Rad Resources: The AEA Conference Program is online. You can see a color coded conference overview at the bottom of the page. The top of the page has a very useful search feature. You can search the conference program by session title, track (Topical Interest Group themes and cross-cutting topics including Presidential Strand sessions), time slot, presenter, and session type. Be sure to look for the keynote sessions and keynote discussions featuring terrific speakers reflecting on different aspects of the conference theme.

Hot Tip: There are some great places to visit in DC before and after the conference. Two of our favorites provide an opportunity to “learn from the animals” and to reflect on what you’ve learned in a beautiful environment. David’s daughters are from China, and when they were younger they enjoyed the Panda statue right outside of the Marriott Wardman Park, the 2017 Conference Headquarters, before a visit to see real pandas at the Smithsonian National Zoo. The Zoo is a short uphill half-mile walk from the Marriott Wardman Park. Want a chance to quietly reflect on what you learned at the AEA Conference? Check out the Hillwood Estate, Museum, and Gardens, a short ride or two mile walk from the Marriott. Reflect on what you learned at the conference, and put your evaluation learning into action by sharing what you learned with others.

We’re looking forward to November and the Evaluation 2017 annual conference all this week with our colleagues in the Local Arrangements Working Group (LAWG). Do you have questions, concerns, kudos, or content to extend this aea365 contribution? Please add them in the comments section for this post on the aea365 webpage so that we may enrich our community of practice. Would you like to contribute to aea365? Review the contribution guidelines and send your draft post to aea365@eval.org.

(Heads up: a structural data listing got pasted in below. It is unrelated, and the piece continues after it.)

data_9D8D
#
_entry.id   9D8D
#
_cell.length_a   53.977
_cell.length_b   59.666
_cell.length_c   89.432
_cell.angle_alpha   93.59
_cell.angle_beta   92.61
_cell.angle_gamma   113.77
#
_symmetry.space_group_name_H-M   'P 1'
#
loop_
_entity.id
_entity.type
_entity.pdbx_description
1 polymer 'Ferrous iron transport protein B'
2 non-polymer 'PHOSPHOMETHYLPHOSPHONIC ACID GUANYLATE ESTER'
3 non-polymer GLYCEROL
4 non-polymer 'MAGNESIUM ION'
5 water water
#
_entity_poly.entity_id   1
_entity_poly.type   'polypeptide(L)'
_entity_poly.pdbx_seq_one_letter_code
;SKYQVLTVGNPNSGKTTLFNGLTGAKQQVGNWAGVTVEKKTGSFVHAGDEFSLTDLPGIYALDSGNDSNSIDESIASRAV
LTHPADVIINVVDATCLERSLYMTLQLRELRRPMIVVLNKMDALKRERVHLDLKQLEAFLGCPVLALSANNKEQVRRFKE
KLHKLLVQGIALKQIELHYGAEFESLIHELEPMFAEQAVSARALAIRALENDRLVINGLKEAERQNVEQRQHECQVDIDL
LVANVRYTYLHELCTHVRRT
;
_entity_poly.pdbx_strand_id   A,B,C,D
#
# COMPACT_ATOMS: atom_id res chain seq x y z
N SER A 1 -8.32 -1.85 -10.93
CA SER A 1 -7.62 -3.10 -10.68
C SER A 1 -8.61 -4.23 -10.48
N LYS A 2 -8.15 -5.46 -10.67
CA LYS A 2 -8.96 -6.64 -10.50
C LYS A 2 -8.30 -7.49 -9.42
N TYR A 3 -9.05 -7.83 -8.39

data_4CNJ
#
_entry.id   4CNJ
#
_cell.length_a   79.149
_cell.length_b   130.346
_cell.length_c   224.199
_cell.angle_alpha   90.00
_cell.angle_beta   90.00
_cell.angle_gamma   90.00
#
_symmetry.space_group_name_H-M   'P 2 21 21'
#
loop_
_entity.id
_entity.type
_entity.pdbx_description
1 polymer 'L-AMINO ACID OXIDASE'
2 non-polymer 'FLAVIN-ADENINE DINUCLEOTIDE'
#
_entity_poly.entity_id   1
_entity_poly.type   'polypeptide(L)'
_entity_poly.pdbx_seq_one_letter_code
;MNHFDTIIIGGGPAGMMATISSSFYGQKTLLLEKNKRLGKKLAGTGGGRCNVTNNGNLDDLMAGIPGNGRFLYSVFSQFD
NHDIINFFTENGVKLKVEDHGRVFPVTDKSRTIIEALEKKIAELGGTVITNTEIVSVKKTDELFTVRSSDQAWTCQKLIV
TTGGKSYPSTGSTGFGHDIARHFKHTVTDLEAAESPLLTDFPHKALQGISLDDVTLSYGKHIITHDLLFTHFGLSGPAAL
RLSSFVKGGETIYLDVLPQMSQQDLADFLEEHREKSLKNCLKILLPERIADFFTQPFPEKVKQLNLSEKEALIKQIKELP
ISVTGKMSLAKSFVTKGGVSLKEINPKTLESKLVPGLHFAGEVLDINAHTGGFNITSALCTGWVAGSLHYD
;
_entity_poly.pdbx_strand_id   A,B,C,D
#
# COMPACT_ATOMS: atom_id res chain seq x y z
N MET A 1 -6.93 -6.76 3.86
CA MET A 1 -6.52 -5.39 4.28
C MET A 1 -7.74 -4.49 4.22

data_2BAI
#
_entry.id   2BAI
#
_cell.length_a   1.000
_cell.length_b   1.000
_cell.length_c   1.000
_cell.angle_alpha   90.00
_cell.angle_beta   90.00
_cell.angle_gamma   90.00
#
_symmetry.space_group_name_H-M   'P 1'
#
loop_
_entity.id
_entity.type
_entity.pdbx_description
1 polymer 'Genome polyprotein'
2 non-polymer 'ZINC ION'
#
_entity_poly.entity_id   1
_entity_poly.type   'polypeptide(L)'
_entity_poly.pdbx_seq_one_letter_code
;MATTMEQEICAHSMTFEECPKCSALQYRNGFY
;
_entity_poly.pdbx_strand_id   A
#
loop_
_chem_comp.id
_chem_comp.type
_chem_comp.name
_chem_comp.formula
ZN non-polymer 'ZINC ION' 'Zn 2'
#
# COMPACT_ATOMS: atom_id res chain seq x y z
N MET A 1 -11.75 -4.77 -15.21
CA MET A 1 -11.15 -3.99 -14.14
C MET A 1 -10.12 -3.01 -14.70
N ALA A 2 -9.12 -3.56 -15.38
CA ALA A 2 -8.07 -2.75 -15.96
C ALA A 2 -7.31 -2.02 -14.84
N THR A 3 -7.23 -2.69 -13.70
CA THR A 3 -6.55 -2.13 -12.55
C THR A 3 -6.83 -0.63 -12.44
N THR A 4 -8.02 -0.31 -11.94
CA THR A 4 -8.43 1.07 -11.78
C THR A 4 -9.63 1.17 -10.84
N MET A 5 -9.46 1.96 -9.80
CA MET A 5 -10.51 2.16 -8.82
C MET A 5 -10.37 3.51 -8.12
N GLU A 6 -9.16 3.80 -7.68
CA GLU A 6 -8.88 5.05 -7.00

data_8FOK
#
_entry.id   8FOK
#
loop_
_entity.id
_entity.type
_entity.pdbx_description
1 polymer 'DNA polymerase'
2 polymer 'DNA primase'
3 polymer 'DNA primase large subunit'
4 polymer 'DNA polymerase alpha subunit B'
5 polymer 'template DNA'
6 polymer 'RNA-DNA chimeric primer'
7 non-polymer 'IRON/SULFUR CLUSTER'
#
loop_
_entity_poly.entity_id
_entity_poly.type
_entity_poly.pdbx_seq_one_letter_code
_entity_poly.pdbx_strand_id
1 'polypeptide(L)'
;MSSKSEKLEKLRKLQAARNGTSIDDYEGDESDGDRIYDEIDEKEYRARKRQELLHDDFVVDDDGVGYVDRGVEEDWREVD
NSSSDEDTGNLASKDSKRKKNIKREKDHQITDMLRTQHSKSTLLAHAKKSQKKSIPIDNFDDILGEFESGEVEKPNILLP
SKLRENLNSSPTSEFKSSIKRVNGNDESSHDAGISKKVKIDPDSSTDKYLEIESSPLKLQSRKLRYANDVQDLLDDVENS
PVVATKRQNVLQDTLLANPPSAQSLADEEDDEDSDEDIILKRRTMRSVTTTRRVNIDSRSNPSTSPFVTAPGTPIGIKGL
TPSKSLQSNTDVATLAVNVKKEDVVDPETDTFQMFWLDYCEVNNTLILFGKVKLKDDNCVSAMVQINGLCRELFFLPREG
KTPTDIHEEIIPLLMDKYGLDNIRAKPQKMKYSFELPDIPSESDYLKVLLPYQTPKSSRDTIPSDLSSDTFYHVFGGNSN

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Jul/17

21

LAWG Week: EvalAction 2017 by Brian Yoder

My name is Brian Yoder, and I am the Director of Assessment, Evaluation, and Institutional Research at the American Society for Engineering Education (ASEE). I also serve as chair of EvalAction 2017, which is co-sponsored by the American Evaluation Association (AEA), Evaluation Policy Task Force (EPTF) and Washington Evaluations (WE). This initiative coordinates AEA members attending the conference in Washington, D.C. to visit the office of their congressional representative to discuss the value of evaluation in government and to drop off a packet of materials created by EPTF and AEA.

The idea of engaging congressional members in evaluation comes from six years ago when I was working as a temporary civil servant as evaluation manger in the education office of a science and technology focused federal agency. I was charged with providing subject matter expertise for a data system that tracks the agency’s education investments, nationally; and developing capacity to evaluate national education programs. Working for this agency, I found the guidance put out by AEA’s Evaluation Policy Task Force (EPTF) useful to share with colleagues. I would share the documents to help explain the merits of program evaluation, and I believed that government evaluation could be improved by agencies following the program evaluation guidance of AEA and the EPTF.